We’re not in the same reporting stream, but financial aid is so central to how we recruit, what we can say, and how students understand the opportunity of Penn. We have to communicate closely with financial aid around what our policies are and how we’re messaging them so that we are being articulate and thorough in how we are explaining the resources that are available. Having an intimate understanding of the financial aid policies and benefits is a responsibility of any admissions office. What sets Penn apart is that we are able to admit students knowing we can meet their full need entirely with grants and without assigning any loans. At the same time, we are able to help support students financially with what they might need outside of their financial aid package, too.

What are some of your goals, in the short term and long term?

The system by which students are applying to college was created and built decades and decades ago. The substance of what is required hasn’t really changed very much over time, even though our applicant pool has changed dramatically in important ways, representing backgrounds and points of view and opportunity areas that were not part of the original design of how to apply to college. It’s really important for us to be looking critically at how these processes serve both what we need to understand about applicants when we’re reviewing them to make sure we’re making a great selection for Penn, but also that they are serving the needs of how students can best present themselves to us for that evaluation. There is no easy answer there. For instance, nearly 1,000 schools are part of the Common Application, and hundreds share the Coalition Application, so we agree to some shared process around what an application includes. If you want to change something really significant, it is not as simple as just doing it on your own as an institution.

Penn has made some slight changes, though, correct?

Something Penn was able to do this year that I am proud of—and that had immediate impact—was changing our recommendation letter requirements. We used to require students to submit a school counselor recommendation and two teacher recommendations. This year, in place of the second teacher recommendation, we invited a recommendation from any adult—so while it could be from another teacher, it could be from a job supervisor or a coach or a friend’s parent. We realized during COVID, but even prior to COVID, not all students know their teachers very well, in a way that can generate the kind of specificity we’re looking for. We thought this would offer an additional avenue for students to choose people who they trusted outside of their high school teachers. This is just a small example of how there are opportunities to change, and we are open to them.

I know Penn also announced this year’s newest class a bit differently than usual.

At the time of releasing the admissions decisions on March 31, we did not publish or refer to our admit rate and we also did not publish or refer to some of the demographic proportions of the students that we admitted in the way that we had before. It is not that those things aren’t important—the admit rate, for example, holds a source of pride for students who’ve been admitted and it feels really special to have gotten a spot—but we also know that the admit rate decline among schools like ours is also part of this anxiety churn. It was an opportunity for us not to contribute to that at the time that we were admitting students. Instead, we took the opportunity to talk about who—really who the students are—we admitted. We referenced their commitments to research, service, jobs, and so forth rather than what they represented or how few of them were admitted. We understand that our choices have influence, and this was a way that we wanted to talk about our admitted students that was really important to us. It is also important that when students are looking at Penn, that they understand that it is a diverse place, so we know the demographic information is important. When we have our class settled, which represents who’s actually enrolling, we will be able to put that up on our website and people will be able to see what our class looks like.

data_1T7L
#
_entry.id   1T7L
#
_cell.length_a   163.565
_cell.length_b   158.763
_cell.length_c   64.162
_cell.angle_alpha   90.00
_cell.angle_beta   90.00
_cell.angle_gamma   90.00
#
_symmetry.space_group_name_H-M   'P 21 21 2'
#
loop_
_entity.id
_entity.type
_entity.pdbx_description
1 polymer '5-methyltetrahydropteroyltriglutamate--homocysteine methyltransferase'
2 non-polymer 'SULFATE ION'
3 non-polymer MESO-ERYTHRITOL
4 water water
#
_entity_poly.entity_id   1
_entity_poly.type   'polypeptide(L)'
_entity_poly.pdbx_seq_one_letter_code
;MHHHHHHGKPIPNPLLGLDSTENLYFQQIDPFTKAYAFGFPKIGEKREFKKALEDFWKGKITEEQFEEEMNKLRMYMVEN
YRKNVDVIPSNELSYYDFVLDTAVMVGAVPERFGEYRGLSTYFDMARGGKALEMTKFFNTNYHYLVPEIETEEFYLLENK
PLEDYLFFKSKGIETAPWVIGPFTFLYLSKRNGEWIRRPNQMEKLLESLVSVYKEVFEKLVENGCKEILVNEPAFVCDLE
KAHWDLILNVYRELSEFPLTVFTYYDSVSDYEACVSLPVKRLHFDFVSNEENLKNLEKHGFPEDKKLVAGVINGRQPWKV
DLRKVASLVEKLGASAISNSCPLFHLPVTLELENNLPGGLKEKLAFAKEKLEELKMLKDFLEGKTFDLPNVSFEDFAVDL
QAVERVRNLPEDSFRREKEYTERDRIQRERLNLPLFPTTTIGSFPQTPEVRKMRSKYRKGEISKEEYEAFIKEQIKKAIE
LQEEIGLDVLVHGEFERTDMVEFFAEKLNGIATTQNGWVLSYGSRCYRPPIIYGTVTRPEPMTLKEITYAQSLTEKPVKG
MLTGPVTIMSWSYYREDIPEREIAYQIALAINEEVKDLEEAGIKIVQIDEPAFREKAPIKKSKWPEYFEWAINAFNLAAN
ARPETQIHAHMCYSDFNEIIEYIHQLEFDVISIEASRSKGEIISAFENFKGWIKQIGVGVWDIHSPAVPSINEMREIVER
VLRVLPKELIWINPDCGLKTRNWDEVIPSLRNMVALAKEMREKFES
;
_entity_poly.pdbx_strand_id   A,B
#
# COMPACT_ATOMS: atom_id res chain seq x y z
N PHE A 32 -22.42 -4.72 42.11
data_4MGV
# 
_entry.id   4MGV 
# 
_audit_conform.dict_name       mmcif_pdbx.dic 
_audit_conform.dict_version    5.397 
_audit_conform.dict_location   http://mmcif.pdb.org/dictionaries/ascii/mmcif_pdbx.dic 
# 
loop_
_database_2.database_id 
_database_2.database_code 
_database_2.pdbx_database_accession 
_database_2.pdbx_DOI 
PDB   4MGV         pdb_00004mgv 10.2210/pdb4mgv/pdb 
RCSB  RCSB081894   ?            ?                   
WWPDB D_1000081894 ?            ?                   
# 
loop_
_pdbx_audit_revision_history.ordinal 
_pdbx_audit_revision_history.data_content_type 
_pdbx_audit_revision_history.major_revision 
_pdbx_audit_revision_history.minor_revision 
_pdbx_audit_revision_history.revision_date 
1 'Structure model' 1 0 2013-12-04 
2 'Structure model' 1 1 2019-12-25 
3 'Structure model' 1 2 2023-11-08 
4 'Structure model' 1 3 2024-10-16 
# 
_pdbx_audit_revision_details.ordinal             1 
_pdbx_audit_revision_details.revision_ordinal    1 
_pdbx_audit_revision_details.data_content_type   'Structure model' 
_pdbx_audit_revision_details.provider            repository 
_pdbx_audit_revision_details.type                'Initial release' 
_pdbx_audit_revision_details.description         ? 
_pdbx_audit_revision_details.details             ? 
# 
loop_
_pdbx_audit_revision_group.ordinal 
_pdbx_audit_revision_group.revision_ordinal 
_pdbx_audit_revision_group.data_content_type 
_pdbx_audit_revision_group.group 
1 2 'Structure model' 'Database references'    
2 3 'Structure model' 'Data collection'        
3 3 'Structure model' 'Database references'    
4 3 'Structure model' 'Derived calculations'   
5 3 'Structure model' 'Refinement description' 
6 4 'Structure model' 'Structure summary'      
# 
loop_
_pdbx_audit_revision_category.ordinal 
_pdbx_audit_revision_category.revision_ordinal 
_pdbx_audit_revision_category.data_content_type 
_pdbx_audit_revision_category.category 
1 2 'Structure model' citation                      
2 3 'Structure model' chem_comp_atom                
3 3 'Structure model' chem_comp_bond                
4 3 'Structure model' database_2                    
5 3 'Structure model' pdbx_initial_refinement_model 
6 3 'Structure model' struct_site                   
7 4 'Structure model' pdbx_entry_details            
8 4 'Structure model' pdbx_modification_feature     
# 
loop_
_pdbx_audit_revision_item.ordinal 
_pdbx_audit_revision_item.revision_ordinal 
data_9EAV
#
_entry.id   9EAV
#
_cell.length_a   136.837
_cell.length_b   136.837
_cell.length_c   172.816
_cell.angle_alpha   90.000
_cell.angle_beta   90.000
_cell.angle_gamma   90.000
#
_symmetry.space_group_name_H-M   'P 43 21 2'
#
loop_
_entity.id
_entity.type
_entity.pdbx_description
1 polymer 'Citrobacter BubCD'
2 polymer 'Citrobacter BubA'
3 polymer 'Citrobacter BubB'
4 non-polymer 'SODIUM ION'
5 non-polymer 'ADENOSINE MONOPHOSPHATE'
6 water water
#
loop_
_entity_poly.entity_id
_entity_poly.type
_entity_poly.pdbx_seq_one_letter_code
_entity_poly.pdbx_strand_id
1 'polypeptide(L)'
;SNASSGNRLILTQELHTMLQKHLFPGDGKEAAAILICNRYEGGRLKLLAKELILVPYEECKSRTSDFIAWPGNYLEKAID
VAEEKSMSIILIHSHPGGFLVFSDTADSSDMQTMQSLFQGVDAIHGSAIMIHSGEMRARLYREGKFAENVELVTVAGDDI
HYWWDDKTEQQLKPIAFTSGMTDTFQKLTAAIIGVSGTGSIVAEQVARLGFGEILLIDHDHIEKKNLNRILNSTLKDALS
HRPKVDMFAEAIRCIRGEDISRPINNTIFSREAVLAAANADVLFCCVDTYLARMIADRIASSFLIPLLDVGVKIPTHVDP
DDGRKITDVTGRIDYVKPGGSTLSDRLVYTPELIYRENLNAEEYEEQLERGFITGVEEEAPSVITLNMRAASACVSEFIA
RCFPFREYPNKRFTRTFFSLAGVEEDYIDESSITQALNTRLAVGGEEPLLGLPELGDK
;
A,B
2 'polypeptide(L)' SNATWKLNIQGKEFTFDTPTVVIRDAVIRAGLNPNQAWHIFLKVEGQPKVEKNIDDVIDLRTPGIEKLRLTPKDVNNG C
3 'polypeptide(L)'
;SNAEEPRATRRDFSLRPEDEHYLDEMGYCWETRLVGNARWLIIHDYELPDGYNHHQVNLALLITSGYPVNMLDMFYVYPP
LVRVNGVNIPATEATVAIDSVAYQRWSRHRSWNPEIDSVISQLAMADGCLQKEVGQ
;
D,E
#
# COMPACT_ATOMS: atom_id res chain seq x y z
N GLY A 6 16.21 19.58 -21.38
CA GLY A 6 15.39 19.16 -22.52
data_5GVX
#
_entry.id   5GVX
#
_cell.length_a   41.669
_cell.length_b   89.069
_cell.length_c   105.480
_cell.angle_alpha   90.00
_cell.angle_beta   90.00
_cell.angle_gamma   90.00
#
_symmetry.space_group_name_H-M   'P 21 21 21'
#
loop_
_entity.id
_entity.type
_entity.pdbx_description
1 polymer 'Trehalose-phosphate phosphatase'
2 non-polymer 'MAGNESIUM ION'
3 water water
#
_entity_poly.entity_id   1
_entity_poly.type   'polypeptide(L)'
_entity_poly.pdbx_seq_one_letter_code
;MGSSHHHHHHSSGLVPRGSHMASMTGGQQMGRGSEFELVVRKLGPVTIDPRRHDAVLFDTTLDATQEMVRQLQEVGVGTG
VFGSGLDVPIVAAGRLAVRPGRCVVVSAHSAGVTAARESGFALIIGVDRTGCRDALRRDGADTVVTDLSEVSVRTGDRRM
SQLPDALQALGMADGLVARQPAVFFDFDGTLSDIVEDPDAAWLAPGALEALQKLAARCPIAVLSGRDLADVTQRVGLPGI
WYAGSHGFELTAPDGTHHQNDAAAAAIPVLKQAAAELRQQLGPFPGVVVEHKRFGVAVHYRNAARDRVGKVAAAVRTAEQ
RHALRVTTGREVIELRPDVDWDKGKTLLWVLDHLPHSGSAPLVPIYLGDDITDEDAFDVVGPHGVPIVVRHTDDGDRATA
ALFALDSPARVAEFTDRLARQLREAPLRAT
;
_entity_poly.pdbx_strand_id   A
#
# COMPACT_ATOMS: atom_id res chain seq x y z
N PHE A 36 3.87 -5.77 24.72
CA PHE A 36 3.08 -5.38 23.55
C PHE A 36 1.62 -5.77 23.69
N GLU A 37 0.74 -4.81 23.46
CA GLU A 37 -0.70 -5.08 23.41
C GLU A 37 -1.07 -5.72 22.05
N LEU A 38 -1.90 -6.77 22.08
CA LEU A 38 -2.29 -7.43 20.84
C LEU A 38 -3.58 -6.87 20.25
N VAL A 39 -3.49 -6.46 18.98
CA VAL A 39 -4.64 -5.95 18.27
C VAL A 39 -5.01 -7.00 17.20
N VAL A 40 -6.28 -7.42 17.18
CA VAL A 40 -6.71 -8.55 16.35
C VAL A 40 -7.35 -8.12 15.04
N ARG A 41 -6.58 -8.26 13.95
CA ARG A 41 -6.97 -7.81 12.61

Are you still working on settling the class?

May 2 was the deposit deadline so we usually have the majority of the class settled in at this point. Then, we’ll have some students who will ask to take a gap year, so then they’re not in this class, they will be in the next class. We have some students who might be offered an opportunity to enroll elsewhere off that school’s waitlist, and so those students leave our class. We bring some students into our class off the waitlist, if we have the room. Those last little pieces will settle over the summer.

Thinking about the class as it is right now, what comes to mind?

I am really excited about this class. Thinking about how we are measured externally for diversity—around our international population, our students who come from underrepresented racial and ethnic backgrounds, and our first generation to college students—this class is really going to demonstrate progress for Penn in those areas. But beyond those categories, I’m truly in awe of the applicants to Penn. I mean, just the exceptional minds of young people who have found Penn, who have connected to Penn through recruitment with us, have gone through the effort of applying, and are there for us to think about and review is truly remarkable. Thinking about the group that is becoming the class at Penn and knowing how they spend their time, what they chose to highlight in their applications, what they’re excited about when they get here, it is so human, and individual, and personal. It is one of the things I love most about the work. It’s truly thrilling, and I can’t wait to welcome these remarkable students at Convocation.